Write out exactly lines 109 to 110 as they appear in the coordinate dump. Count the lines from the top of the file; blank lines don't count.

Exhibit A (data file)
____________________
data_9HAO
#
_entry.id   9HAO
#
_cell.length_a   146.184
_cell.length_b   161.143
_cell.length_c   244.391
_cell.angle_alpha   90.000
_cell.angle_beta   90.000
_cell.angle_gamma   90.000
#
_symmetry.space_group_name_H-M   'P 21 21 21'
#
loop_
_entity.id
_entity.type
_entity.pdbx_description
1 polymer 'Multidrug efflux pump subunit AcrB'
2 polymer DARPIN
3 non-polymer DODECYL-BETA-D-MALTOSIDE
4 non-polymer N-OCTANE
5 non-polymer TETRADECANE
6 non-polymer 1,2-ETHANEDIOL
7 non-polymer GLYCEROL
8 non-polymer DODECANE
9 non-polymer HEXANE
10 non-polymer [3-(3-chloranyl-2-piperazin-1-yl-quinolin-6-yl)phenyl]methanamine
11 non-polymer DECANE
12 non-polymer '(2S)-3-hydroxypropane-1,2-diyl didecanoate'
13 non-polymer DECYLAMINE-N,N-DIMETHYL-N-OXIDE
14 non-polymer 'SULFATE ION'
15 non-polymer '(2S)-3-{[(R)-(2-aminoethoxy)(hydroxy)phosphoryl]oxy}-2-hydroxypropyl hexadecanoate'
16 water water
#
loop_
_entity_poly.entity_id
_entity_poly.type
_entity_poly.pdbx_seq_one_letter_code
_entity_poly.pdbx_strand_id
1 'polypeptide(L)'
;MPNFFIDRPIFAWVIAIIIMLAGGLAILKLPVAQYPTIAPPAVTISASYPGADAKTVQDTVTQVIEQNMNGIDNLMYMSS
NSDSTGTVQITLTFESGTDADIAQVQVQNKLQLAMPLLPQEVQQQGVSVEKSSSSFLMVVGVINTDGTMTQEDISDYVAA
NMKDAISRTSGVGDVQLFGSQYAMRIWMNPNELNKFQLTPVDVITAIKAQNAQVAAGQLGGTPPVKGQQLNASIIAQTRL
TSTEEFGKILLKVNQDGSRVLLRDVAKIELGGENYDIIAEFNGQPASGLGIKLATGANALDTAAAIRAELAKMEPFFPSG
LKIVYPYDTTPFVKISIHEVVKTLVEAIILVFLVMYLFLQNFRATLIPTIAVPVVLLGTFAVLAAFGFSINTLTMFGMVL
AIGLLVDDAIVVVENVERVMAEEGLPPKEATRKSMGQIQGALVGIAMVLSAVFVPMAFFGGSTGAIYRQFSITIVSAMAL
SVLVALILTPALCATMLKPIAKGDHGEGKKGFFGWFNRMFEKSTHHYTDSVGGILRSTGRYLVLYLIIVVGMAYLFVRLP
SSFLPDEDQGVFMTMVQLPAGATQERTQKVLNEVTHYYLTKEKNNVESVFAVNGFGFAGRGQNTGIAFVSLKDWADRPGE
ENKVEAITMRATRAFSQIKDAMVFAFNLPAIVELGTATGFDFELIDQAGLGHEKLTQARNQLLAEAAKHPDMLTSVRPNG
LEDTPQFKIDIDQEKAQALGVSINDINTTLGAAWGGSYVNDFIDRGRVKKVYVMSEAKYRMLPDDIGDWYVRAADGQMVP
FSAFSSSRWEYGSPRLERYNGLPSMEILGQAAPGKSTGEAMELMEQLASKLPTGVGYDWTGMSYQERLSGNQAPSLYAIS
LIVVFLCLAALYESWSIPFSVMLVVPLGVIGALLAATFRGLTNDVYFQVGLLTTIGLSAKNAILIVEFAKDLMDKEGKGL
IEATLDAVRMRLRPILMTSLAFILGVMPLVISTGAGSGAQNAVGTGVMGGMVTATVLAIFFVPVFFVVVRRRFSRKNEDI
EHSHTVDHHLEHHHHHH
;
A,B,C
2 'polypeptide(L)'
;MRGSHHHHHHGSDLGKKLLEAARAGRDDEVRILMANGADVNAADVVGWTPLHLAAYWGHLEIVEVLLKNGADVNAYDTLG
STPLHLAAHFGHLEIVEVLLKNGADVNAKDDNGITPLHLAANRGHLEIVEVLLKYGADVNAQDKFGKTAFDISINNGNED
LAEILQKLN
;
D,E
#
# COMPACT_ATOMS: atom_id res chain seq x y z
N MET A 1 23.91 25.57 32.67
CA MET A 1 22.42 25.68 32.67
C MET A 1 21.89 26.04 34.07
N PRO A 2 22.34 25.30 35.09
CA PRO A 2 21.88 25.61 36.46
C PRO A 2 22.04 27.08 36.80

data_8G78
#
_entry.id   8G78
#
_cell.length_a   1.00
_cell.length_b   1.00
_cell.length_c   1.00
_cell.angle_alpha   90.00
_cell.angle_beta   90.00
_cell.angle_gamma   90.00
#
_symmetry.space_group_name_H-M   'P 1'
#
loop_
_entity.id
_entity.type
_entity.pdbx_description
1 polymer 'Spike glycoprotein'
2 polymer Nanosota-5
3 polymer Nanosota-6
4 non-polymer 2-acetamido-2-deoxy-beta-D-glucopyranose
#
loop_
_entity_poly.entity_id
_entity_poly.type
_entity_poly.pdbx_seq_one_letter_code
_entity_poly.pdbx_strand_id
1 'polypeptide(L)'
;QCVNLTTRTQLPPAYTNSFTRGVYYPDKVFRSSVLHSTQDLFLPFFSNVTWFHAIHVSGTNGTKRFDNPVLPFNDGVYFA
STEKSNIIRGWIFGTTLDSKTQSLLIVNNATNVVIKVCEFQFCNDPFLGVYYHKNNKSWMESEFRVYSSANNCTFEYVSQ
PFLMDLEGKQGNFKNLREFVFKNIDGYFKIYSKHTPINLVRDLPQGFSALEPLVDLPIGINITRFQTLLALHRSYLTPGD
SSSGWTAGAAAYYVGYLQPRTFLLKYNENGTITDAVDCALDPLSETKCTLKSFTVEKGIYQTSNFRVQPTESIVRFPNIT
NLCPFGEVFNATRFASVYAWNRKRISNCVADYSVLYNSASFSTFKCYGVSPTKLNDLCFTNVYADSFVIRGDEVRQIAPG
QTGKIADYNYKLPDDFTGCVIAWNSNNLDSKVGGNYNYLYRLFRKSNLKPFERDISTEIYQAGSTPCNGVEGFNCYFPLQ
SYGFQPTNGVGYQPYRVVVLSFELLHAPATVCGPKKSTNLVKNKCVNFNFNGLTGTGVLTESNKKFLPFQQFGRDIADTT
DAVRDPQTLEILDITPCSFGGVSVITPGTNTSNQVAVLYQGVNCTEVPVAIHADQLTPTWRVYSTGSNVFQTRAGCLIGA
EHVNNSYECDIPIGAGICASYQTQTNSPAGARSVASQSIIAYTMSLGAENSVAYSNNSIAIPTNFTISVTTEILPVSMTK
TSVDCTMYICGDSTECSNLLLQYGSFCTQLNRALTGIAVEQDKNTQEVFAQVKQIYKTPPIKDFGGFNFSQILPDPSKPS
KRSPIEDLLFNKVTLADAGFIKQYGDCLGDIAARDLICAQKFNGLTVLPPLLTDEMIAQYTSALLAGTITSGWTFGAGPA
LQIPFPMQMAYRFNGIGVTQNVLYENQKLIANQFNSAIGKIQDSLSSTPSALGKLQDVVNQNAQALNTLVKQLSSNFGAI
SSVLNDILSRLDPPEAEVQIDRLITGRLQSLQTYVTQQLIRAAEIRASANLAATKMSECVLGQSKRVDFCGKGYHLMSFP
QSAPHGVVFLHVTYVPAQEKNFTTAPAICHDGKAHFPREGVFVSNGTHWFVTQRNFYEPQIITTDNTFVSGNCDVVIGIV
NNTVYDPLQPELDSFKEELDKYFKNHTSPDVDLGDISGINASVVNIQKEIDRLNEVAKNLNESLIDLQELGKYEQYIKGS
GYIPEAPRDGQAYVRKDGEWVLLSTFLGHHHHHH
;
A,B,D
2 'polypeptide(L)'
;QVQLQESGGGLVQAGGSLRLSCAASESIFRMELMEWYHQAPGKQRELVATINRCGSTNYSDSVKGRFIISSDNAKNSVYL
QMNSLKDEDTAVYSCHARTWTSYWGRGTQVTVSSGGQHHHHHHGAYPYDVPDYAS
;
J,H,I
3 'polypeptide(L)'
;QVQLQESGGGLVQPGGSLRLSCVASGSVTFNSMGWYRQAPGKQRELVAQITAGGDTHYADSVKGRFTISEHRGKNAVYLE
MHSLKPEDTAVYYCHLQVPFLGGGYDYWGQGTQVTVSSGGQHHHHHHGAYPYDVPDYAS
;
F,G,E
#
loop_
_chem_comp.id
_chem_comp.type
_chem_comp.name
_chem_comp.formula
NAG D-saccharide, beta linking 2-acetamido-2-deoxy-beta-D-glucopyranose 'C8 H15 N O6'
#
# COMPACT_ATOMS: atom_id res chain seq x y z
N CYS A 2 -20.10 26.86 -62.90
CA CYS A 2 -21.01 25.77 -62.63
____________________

KRSPIEDLLFNKVTLADAGFIKQYGDCLGDIAARDLICAQKFNGLTVLPPLLTDEMIAQYTSALLAGTITSGWTFGAGPA
LQIPFPMQMAYRFNGIGVTQNVLYENQKLIANQFNSAIGKIQDSLSSTPSALGKLQDVVNQNAQALNTLVKQLSSNFGAI